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Herring and mackerel were not responsible for salmon decline
Mackerel and salmon had different diets.
In recent decades, the number of salmon in the Atlantic Ocean has fallen dramatically. In addition, they are not growing as big.
One theory to explain this is that herring and mackerel are eating the salmon’s food in the Atlantic, as these stocks have had good years.
In a new study, researchers found no evidence to support this theory after combining stomach analyses with statistical data.
No correlation found
“We found little overlap in the diet of salmon, on the one hand, and herring and mackerel, on the other. We also found little geographical overlap between the herring and salmon, and no correlation between the fluctuations in the size of the various stocks,” says scientist Kjell Rong Utne, when summing up their conclusions.
Over the course of nine scientific surveys in 2008 and 2009, the researchers analysed the stomach contents of 750 young salmon, 678 mackerel and 204 herring caught between Ireland and Svalbard. Then they compared the diets of individuals caught in the same area during the same period.
Different favourite dishes
All of the fish ate some amphipods and krill. But the herring and mackerel preferred Calanus finmarchicus and small zooplankton, whereas the salmon mainly ate fish larvae.
“We were surprised at how different the diets of the species were, particularly in the case of fish caught in the same area at the same time. Sometimes even in the same trawl net,” says Utne.
The mackerel population is estimated to be up to 1,000 times the size of the Atlantic salmon population in the ocean. Therefore, even a small overlap could have a big impact. And they did find some fish larvae in the mackerel stomachs.
“In areas with few medium-sized zooplankton such as Calanus finmarchicus, the mackerel ate other prey. For example, west of Ireland and Scotland they fed on sand eel larvae, which are also important prey for young salmon in that area, so competition for food may have been higher in that location than in the Norwegian Sea. ”
“But both mackerel and young salmon migrate quickly through this area in the early summer,” he adds.
The researchers know this because their research also looked at the extent to which the fish spent time in the same place at the same time.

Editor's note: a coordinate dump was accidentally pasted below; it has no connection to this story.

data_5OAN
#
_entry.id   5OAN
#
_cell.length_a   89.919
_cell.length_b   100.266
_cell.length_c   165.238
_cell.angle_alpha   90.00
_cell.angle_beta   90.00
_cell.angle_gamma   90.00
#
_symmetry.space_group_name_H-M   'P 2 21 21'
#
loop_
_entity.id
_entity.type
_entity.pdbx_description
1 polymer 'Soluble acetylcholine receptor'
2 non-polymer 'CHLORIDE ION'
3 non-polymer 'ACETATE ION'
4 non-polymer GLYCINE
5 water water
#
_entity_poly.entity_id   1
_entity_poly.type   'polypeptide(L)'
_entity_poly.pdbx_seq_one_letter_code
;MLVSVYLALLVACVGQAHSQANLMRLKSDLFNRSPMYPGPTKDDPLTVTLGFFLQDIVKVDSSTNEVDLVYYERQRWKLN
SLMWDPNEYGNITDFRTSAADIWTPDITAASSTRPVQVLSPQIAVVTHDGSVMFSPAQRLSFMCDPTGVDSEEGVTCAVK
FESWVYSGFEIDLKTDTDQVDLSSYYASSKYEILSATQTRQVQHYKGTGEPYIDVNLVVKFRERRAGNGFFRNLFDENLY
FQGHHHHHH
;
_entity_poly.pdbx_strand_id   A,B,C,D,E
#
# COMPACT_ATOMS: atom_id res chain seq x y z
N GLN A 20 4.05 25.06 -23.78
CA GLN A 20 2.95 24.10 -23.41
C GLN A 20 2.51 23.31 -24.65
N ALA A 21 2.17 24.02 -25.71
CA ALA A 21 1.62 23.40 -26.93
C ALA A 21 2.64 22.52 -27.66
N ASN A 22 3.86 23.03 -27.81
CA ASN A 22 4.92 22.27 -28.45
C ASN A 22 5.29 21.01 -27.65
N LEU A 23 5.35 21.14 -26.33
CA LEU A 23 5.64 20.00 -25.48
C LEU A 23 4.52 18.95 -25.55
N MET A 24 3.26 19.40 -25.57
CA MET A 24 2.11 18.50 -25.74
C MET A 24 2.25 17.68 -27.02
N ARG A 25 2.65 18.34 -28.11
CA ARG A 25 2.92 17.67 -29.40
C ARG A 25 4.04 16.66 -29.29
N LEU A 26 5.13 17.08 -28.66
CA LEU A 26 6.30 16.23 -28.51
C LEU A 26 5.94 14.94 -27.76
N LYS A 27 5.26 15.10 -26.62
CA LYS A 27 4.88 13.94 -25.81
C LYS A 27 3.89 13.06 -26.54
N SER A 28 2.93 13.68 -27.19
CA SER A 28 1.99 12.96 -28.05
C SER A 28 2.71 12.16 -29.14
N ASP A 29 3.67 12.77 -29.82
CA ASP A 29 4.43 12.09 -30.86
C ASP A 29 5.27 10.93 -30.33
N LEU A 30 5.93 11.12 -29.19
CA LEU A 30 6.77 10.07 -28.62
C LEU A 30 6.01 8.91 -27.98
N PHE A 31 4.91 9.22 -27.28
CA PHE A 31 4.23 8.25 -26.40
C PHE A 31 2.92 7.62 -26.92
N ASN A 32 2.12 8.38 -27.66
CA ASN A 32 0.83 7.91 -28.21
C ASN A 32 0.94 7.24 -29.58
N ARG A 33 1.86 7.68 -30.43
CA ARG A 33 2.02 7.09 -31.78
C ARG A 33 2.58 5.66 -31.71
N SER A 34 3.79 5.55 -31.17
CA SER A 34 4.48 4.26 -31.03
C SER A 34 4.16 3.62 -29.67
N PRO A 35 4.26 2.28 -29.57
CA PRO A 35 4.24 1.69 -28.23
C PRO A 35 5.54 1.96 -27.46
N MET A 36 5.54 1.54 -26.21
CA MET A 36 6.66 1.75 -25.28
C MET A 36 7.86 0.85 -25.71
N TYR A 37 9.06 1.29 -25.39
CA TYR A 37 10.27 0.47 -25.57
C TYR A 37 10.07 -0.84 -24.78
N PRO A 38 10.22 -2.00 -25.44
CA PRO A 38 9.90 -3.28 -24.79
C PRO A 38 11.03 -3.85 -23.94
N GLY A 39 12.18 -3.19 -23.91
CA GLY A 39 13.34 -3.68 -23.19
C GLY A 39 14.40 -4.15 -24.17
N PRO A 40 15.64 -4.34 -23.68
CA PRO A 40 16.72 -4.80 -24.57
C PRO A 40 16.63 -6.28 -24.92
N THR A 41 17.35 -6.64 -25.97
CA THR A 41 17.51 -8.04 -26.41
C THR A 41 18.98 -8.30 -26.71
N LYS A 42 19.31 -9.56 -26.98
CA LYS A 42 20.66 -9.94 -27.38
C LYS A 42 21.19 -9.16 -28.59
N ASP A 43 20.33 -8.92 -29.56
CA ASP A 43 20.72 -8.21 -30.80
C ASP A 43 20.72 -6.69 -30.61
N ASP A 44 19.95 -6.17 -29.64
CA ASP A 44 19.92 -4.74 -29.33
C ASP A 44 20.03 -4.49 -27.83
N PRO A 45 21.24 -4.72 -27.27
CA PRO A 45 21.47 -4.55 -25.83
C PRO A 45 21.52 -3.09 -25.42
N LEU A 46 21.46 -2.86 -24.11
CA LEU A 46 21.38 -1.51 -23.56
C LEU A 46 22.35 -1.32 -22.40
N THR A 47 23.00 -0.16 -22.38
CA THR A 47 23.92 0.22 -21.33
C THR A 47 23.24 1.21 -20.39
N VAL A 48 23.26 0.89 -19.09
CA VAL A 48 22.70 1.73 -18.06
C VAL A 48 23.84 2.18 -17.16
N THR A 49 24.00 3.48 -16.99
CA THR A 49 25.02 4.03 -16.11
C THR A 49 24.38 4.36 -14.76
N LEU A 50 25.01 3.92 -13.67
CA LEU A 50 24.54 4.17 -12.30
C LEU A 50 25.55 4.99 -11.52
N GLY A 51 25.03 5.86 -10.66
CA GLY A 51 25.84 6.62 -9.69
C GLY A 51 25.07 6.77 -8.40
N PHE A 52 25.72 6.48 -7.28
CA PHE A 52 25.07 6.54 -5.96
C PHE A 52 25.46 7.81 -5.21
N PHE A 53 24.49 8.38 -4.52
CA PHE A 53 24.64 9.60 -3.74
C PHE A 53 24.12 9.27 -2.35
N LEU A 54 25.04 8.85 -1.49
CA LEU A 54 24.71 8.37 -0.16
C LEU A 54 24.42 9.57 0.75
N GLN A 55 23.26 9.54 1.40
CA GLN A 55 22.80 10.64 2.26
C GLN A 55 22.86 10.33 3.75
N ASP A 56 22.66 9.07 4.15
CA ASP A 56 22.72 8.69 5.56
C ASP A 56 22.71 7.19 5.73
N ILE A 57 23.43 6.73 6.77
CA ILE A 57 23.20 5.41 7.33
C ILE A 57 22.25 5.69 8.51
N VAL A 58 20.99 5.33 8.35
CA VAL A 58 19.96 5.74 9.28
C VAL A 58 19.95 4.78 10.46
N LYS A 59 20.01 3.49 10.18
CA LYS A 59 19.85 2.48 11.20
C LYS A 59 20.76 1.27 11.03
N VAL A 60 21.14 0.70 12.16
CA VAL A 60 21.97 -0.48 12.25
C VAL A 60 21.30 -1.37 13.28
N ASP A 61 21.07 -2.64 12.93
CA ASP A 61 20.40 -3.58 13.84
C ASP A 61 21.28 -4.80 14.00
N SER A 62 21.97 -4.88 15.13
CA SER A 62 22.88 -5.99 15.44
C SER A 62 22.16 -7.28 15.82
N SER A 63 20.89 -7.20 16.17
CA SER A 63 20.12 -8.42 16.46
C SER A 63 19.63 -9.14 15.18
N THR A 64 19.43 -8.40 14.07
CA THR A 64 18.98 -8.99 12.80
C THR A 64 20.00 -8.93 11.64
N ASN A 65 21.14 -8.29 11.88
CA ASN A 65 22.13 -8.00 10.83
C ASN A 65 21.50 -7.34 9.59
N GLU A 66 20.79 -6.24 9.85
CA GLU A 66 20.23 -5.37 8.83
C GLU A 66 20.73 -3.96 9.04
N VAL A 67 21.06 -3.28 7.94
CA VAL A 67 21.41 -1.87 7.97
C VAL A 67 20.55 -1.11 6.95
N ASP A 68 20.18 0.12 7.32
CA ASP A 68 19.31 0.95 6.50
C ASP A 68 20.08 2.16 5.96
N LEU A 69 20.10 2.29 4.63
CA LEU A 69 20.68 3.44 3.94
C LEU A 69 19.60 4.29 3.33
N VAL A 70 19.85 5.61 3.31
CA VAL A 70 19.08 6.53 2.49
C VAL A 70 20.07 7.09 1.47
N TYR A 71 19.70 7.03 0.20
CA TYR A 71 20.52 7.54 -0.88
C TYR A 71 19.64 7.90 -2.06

Overlap between salmon and mackerel, but not salmon and herring
The researchers used catch data from the contents of 170 trawl nets in the Norwegian Sea to estimate the likelihood of salmon being found in the same areas as mackerel and herring.
“There was little geographical overlap between salmon and Norwegian spring-spawning herring. Mackerel and salmon were at times present in the same area, but in the summer some of the salmon were a bit further north than the mackerel,” explains Utne.
More mackerel didn’t mean less salmon
Finally, the scientists used statistical data from the period 1982-2017 to look for a link between the number of salmon returning to their home rivers, and the size of the herring, mackerel and blue whiting stocks.
Were increases in the other pelagic fish species associated with declines in the salmon population?
“We didn’t find any significant correlation with declines in the number of salmon entering the five European rivers we checked,” explains Utne.
Can’t rule out competition
However, they did find a negative correlation between the spawning population of Norwegian spring-spawning herring and the total number of salmon migrating back to Northern Europe.
“During periods when the herring stock grew, fewer salmon returned to their home rivers. But it is hard to know whether there is a causal relationship. It could be due to competition, but it could also be down to other factors that we haven’t investigated,” he says.
Parallel fluctuations in the populations are not expected
The researchers conclude by saying that they haven’t found any proof to support the theory that the reduction in salmon numbers is due to competition from herring and mackerel.
“We don’t rule out that this may occur, but we wouldn’t expect large changes in salmon populations in response to the other pelagic fish stocks growing or shrinking,” says Utne.
Will assess whether the situation has changed
“Competition may also occur locally in particular locations, and clearly the situation may have changed over time,” he continues.
While the stomach analyses used in this study were from 2008 and 2009, the biggest increase in the mackerel population occurred after 2010. Since then, the Institute of Marine Research has taken routine stomach samples from herring, mackerel and salmon during its annual scientific surveys.
“The salmon stomach contents have already been analysed, and in the case of the herring and mackerel, lots of material is ready to be analysed. Further research will put us in a better position to say to what extent diets and competition have varied over time,” says Utne.
Through the SeaSalar project, the scientists will continue to study competition between the species.
Kjell Rong Utne et.al.: Feeding interactions between Atlantic salmon (Salmo salar Linnaeus) post-smolts and other planktivorous fish in the Northeast Atlantic. Canadian Journal of Fisheries and Aquatic Sciences, 2020.
Facts about the SeaSalar project
- SeaSalar: Atlantic Salmon at Sea – factors affecting their growth and survival.
- A cooperation between NINA, IMR and UiT
- See also: Wild salmon's wild journey in the ocean!
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